It’s definitely small. It’s had its peaks and valleys. Right now, I would say it’s a good handful of different indie bands and stuff that are pretty consistently playing out. I haven’t heard of a lot of new bands starting, but then again, I’m not at every show. We have one record store at The Bazaar where a lot of shows happen and that’s been really nice and definitely a hub for new groups to start playing, but it’s really small overall. What I do like about is that Roanoke is very unpretentious so you can start whatever type of band and people will give it a shot without saying it’s weird that you’re in a glam bluegrass band, you know what I mean? I do really appreciate that about the scene here. People have an open mind about what bands are trying to do. It’s small, but very creatively broad as far as all the bands I would recommend people to see. It’s a pretty broad spectrum.
Do you ever see yourself leaving Roanoke or Virginia?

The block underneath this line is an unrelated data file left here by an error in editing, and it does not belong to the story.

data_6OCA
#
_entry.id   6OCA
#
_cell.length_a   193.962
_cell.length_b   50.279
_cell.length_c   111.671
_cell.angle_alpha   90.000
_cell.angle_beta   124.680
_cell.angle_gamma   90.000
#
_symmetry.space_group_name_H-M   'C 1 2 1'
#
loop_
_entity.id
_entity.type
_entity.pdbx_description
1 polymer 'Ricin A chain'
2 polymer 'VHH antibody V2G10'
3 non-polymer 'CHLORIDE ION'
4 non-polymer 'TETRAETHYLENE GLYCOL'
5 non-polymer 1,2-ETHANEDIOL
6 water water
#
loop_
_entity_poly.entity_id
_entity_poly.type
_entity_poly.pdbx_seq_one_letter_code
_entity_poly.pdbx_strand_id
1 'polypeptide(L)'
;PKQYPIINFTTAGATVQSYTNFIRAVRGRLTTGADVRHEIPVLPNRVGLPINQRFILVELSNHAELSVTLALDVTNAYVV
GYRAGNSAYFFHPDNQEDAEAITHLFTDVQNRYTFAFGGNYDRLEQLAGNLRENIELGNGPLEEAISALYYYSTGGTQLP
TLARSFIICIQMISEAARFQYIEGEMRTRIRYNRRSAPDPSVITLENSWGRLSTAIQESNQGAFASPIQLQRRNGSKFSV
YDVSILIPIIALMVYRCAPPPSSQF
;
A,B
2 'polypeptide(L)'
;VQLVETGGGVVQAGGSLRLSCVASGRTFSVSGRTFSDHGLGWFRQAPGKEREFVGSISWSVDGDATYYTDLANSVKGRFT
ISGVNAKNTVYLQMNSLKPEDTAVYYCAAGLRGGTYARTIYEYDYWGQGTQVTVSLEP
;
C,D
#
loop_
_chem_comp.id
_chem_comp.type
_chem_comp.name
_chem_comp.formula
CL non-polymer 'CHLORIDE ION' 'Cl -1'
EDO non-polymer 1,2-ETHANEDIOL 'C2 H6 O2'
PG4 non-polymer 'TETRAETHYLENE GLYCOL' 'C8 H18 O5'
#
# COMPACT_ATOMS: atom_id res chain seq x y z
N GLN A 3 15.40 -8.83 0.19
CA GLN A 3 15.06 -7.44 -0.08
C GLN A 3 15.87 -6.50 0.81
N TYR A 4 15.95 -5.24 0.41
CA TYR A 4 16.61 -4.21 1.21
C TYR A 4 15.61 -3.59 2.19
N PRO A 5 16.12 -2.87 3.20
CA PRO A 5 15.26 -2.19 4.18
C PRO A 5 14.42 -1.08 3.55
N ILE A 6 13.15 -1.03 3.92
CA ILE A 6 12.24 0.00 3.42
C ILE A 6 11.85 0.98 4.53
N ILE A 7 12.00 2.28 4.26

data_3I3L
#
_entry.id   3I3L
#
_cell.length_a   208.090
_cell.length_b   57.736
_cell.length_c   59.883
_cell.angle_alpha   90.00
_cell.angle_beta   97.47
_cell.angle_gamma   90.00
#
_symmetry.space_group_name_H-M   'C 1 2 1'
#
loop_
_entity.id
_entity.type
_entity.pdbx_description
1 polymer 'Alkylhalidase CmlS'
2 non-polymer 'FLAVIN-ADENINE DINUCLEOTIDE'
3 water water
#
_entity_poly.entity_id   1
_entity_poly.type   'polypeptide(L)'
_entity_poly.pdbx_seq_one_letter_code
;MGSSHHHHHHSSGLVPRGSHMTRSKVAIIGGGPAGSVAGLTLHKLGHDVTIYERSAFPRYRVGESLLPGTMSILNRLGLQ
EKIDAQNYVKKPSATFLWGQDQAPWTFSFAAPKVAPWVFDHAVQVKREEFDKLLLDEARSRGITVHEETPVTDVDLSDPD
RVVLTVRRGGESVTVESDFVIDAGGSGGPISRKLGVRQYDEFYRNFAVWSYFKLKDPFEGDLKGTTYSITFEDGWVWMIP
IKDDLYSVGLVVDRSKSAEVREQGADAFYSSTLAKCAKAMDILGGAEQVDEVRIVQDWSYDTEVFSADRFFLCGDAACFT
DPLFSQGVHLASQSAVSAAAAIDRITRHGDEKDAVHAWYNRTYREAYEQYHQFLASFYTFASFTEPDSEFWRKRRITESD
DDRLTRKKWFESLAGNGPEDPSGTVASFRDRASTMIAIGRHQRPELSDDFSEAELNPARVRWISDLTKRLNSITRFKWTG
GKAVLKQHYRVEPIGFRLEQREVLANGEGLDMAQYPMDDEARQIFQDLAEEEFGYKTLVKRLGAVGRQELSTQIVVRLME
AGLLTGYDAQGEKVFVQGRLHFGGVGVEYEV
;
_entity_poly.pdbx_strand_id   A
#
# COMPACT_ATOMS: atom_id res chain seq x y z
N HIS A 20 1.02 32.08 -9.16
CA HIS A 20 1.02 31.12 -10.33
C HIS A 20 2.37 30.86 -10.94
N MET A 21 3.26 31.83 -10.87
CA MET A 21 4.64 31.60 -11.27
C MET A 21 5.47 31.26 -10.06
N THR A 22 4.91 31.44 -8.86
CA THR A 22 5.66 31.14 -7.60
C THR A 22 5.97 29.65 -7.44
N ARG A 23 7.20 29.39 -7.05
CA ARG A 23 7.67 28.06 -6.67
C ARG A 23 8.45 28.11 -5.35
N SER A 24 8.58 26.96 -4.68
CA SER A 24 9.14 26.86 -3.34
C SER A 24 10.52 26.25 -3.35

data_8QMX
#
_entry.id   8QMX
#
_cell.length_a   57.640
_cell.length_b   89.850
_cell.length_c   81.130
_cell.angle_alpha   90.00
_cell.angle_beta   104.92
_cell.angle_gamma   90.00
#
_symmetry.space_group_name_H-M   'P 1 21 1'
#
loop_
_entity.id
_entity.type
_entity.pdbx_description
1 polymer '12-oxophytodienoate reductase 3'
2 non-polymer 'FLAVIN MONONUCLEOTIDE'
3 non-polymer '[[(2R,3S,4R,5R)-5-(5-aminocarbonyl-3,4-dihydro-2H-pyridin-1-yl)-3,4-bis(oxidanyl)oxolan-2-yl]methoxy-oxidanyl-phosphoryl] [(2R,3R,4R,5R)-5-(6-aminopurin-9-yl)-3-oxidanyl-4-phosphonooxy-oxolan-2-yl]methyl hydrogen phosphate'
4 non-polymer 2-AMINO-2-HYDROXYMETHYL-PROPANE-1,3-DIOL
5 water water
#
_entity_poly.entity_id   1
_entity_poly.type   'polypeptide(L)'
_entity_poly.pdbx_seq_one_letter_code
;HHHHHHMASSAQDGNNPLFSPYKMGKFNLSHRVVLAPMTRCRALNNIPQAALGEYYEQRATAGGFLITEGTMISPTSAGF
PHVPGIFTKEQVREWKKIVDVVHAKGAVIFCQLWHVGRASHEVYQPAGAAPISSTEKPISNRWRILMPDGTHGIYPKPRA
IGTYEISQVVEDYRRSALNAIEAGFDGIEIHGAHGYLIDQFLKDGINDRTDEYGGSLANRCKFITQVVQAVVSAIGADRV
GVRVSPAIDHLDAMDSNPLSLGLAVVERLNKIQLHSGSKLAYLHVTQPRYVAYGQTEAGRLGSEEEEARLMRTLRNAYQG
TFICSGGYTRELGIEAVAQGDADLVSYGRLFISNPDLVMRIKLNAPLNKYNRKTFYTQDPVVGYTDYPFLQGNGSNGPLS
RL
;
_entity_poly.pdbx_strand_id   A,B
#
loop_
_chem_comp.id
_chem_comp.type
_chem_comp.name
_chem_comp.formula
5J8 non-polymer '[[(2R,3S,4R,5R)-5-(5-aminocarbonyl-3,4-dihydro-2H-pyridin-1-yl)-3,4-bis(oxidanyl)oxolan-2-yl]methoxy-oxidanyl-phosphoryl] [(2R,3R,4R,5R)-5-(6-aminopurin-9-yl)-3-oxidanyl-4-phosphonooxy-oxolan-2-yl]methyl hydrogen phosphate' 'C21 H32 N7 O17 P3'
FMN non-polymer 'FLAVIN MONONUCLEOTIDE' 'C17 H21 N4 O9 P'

I don’t think so at all. I think we’ve met a lot of bands from a lot of different cities and I do see the benefit of living in a bigger city like New York or LA where there’s more media attention and more clubs to play. For us, we’ve always felt we have a lot of advantages that a lot of people don’t. We’re the same lineup we’ve always been and bands bigger than us have different people coming in and out or leaving. We have cheap rent and our practice space is pretty cheap too. Our label has even said that bands that aren’t from big cities are better at touring because they’re not leaving an expensive rent or a job that they really need to survive behind so that’s been to our benefit as well. We’ve been able to go on tour without having to worry about how we’re going to pay rent. Also, we see a lot of distraction with some of our really best friends in music who live in New York. We’ll find out the reason why a certain band hasn’t put out an album is because so-and-so is DJing at a club every week or is starting their own tape label. That’s cool and not to say that people can’t get distracted in Roanoke, but I think there’s more of that going on in big cities so we’ve had the lack of city life as a benefit to us because we’ve been able to focus on the band and writing our music. I love Roanoke. I just don’t see myself leaving there or Virginia in general.